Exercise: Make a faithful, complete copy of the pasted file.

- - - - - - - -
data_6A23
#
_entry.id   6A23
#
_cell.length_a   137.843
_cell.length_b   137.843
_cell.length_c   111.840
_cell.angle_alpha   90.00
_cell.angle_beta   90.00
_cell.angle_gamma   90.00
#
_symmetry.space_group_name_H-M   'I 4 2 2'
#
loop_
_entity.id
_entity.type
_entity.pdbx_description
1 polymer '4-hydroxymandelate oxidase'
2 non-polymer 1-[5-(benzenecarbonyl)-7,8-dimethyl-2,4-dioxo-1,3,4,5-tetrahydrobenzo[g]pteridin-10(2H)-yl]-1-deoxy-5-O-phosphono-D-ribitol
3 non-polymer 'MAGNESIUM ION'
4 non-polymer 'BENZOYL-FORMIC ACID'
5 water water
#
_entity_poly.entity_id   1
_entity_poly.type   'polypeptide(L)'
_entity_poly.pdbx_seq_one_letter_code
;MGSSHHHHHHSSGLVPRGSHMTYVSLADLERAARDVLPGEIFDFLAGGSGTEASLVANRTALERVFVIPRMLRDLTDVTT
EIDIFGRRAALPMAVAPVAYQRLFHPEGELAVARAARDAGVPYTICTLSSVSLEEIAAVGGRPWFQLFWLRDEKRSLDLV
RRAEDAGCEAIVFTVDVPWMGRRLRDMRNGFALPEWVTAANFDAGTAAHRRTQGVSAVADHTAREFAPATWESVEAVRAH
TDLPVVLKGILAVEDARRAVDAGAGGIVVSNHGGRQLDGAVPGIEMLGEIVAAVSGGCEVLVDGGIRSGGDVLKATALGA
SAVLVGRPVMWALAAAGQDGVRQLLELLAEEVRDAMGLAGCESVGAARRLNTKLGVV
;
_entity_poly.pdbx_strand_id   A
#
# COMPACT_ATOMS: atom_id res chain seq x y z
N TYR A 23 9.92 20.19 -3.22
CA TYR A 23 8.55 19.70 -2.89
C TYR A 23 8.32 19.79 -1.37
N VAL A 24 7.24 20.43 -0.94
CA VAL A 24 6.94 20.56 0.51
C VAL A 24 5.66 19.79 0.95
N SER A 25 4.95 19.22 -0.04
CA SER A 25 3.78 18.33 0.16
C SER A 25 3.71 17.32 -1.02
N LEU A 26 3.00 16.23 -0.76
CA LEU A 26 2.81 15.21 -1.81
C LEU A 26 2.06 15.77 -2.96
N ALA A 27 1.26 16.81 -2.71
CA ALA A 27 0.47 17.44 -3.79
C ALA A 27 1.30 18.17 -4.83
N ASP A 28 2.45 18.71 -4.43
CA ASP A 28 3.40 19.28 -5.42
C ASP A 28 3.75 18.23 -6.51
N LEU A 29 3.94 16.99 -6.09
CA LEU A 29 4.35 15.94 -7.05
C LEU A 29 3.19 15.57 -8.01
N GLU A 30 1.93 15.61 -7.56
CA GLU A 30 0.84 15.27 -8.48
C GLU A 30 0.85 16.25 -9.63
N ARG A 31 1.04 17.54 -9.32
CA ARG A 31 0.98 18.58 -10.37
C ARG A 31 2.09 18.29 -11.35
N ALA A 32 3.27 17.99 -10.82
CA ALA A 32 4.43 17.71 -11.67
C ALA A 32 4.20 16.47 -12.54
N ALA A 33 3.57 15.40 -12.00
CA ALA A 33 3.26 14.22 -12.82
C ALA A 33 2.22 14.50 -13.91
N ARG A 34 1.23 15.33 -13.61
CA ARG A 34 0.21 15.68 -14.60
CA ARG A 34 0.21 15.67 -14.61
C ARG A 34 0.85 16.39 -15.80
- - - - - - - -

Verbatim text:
data_6A23
#
_entry.id   6A23
#
_cell.length_a   137.843
_cell.length_b   137.843
_cell.length_c   111.840
_cell.angle_alpha   90.00
_cell.angle_beta   90.00
_cell.angle_gamma   90.00
#
_symmetry.space_group_name_H-M   'I 4 2 2'
#
loop_
_entity.id
_entity.type
_entity.pdbx_description
1 polymer '4-hydroxymandelate oxidase'
2 non-polymer 1-[5-(benzenecarbonyl)-7,8-dimethyl-2,4-dioxo-1,3,4,5-tetrahydrobenzo[g]pteridin-10(2H)-yl]-1-deoxy-5-O-phosphono-D-ribitol
3 non-polymer 'MAGNESIUM ION'
4 non-polymer 'BENZOYL-FORMIC ACID'
5 water water
#
_entity_poly.entity_id   1
_entity_poly.type   'polypeptide(L)'
_entity_poly.pdbx_seq_one_letter_code
;MGSSHHHHHHSSGLVPRGSHMTYVSLADLERAARDVLPGEIFDFLAGGSGTEASLVANRTALERVFVIPRMLRDLTDVTT
EIDIFGRRAALPMAVAPVAYQRLFHPEGELAVARAARDAGVPYTICTLSSVSLEEIAAVGGRPWFQLFWLRDEKRSLDLV
RRAEDAGCEAIVFTVDVPWMGRRLRDMRNGFALPEWVTAANFDAGTAAHRRTQGVSAVADHTAREFAPATWESVEAVRAH
TDLPVVLKGILAVEDARRAVDAGAGGIVVSNHGGRQLDGAVPGIEMLGEIVAAVSGGCEVLVDGGIRSGGDVLKATALGA
SAVLVGRPVMWALAAAGQDGVRQLLELLAEEVRDAMGLAGCESVGAARRLNTKLGVV
;
_entity_poly.pdbx_strand_id   A
#
# COMPACT_ATOMS: atom_id res chain seq x y z
N TYR A 23 9.92 20.19 -3.22
CA TYR A 23 8.55 19.70 -2.89
C TYR A 23 8.32 19.79 -1.37
N VAL A 24 7.24 20.43 -0.94
CA VAL A 24 6.94 20.56 0.51
C VAL A 24 5.66 19.79 0.95
N SER A 25 4.95 19.22 -0.04
CA SER A 25 3.78 18.33 0.16
C SER A 25 3.71 17.32 -1.02
N LEU A 26 3.00 16.23 -0.76
CA LEU A 26 2.81 15.21 -1.81
C LEU A 26 2.06 15.77 -2.96
N ALA A 27 1.26 16.81 -2.71
CA ALA A 27 0.47 17.44 -3.79
C ALA A 27 1.30 18.17 -4.83
N ASP A 28 2.45 18.71 -4.43
CA ASP A 28 3.40 19.28 -5.42
C ASP A 28 3.75 18.23 -6.51
N LEU A 29 3.94 16.99 -6.09
CA LEU A 29 4.35 15.94 -7.05
C LEU A 29 3.19 15.57 -8.01
N GLU A 30 1.93 15.61 -7.56
CA GLU A 30 0.84 15.27 -8.48
C GLU A 30 0.85 16.25 -9.63
N ARG A 31 1.04 17.54 -9.32
CA ARG A 31 0.98 18.58 -10.37
C ARG A 31 2.09 18.29 -11.35
N ALA A 32 3.27 17.99 -10.82
CA ALA A 32 4.43 17.71 -11.67
C ALA A 32 4.20 16.47 -12.54
N ALA A 33 3.57 15.40 -12.00
CA ALA A 33 3.26 14.22 -12.82
C ALA A 33 2.22 14.50 -13.91
N ARG A 34 1.23 15.33 -13.61
CA ARG A 34 0.21 15.68 -14.60
CA ARG A 34 0.21 15.67 -14.61
C ARG A 34 0.85 16.39 -15.80